Retailers Missing Opportunities By Shunning Onboarding Emails

The vast majority of retailers don't bother with onboarding emails, missing an opportunity to educate new shoppers and ease them into their email campaigns. Instead, most retailers just drop new subscribers into their existing email stream, which can lead to jarring email messages in some cases.

This discovery comes out of the work I did on this year's newly released Retail Email Subscription Benchmark Study. While the subscription study included more than a dozen retailers that I wasn't already tracking via RetailEmail.Blogspot, it appears that only about 6% of retailers sent onboarding emails. And two-thirds of those sent only one onboarding email.

In every case, the onboarding emails were in addition to a welcome email.

The retailers in this small group had a few different strategies for their onboarding emails, ranging from making brand introductions to simply trying to spur that first order.

For example, Blue Nile, Chadwick's and Road Runner Sports all sent a single email that hammers home their brand positioning. Blue Nile's email offers subscribers advice about buying a diamond, tells them how to search Blue Nile for diamonds, mentions some awards and accolades that the company has earned, and talks about shipping and returns. Chadwick's gives readers a little history about the retailer and offers an incentive to buy. The point of Road Runner Sports' email was primarily to stress that it offers a wide variety of brands.



Like Chadwick's onboarding email, SmartBargains offered an incentive to get new subscribers shopping. But instead of a one-time incentive, the company added a banner to the top of its emails for the first few weeks offering free shipping to new customers.

Bluefly took an entirely different tact. It sent multiple onboarding emails over a few weeks. The emails were not very different from their usual emails, except for the following: (1) they all had a secondary banner that focused on a brand message or customer service offering; and (2) the cadence of the onboarding emails was slower than their core campaign.

For example, one of the secondary banners said: "If you choose Bluefly credit on your return label, you'll get FREE shipping on all returns." Another said: "Bluefly has fabulous on-trend clothing and accessories straight from the mags and runways up to 40% off retail." Each message tells the subscriber something about shopping with Bluefly that they might not have known. What Bluefly is doing with its onboarding emails reminds me a lot of the "Did You Know..." campaign that Coach ran last November emphasizing various service offerings like gift reminders and gift wrapping services.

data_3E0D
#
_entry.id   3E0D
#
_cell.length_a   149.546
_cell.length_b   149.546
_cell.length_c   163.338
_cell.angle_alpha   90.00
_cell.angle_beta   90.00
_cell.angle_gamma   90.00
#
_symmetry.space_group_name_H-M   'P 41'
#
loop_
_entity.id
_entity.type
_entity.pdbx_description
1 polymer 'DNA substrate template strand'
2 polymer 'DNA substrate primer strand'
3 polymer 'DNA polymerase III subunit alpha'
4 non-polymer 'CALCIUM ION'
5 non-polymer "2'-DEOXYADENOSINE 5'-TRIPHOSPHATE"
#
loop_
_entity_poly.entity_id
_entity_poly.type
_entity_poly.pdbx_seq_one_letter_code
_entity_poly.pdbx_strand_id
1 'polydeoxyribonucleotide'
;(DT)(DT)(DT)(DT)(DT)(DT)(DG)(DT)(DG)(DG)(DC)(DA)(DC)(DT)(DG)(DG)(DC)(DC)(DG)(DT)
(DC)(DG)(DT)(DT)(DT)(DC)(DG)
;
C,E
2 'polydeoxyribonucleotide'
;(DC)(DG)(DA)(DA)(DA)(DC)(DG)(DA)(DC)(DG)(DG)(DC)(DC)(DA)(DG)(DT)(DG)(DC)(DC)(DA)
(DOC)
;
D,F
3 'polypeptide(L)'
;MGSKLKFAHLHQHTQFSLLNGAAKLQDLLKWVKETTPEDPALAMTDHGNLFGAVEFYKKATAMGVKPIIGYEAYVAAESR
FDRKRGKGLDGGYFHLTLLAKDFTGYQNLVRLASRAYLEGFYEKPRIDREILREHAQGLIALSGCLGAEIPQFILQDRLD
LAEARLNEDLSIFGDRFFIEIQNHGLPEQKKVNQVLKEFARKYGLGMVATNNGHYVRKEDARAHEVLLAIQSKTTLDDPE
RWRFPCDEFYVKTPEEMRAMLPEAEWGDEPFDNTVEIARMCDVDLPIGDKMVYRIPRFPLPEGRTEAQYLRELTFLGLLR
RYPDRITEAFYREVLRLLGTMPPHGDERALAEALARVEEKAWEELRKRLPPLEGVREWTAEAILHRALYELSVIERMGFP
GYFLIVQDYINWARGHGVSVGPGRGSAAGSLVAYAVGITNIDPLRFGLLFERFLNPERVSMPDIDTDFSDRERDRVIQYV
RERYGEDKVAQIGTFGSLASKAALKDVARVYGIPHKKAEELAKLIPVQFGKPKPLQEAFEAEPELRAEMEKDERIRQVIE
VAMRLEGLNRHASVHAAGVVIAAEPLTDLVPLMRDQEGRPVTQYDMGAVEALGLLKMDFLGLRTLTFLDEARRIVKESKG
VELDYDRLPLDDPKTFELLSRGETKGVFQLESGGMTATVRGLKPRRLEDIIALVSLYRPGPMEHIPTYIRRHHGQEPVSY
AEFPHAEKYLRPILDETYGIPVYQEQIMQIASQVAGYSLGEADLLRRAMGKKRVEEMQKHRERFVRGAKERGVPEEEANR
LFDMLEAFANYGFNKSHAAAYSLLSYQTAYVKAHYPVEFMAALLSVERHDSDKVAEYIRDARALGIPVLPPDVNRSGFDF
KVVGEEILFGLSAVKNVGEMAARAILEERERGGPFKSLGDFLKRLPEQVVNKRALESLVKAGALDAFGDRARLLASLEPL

Regarding frequency, normally Bluefly sends six or seven emails a week. However, during their onboarding campaign, they sent emails only every third day, helping ease the subscriber into the program before shifting into high gear. Retailers with high frequencies like Neiman Marcus, Spiegel, SmartBargains, FTD and might make use of this tactic to more gradually ramp up their email programs with new subscribers.

Based on these onboarding emails, here are some elements to consider including in your own:

1. A sentence or two about your company's history, including the year of its founding.

2. Reinforcement of brand messages from the welcome email.

3. An explanation or statement about your shipping or return policies.

4. References to awards that you've won (but don't overdo it).

5. Links to reference guides and tools. For example, Road Runner Sports has a free training log service that the company could have mentioned.

6. Links so the reader can refer a friend or send the email to a friend.

Here are a few more onboarding email tactics worth considering, which I didn't see any retailers use:

1. Only include the "add us to your address book" language in your onboarding emails and keep them out of your regular emails. Stefan Pollard over at EmailLabs has argued -- and I agree -- that this language takes up valuable real estate, and if your readers haven't complied after seeing it a few times, they probably never will. No sense wasting space on it email after email.

2. Promote your blog, forum, social network, video library, etc. For instance, Bluefly could have mentioned Flypaper, its blog. While you're welcoming consumers into your email community it's a perfect time to let them know about the other ways they can take part in your brand's community.

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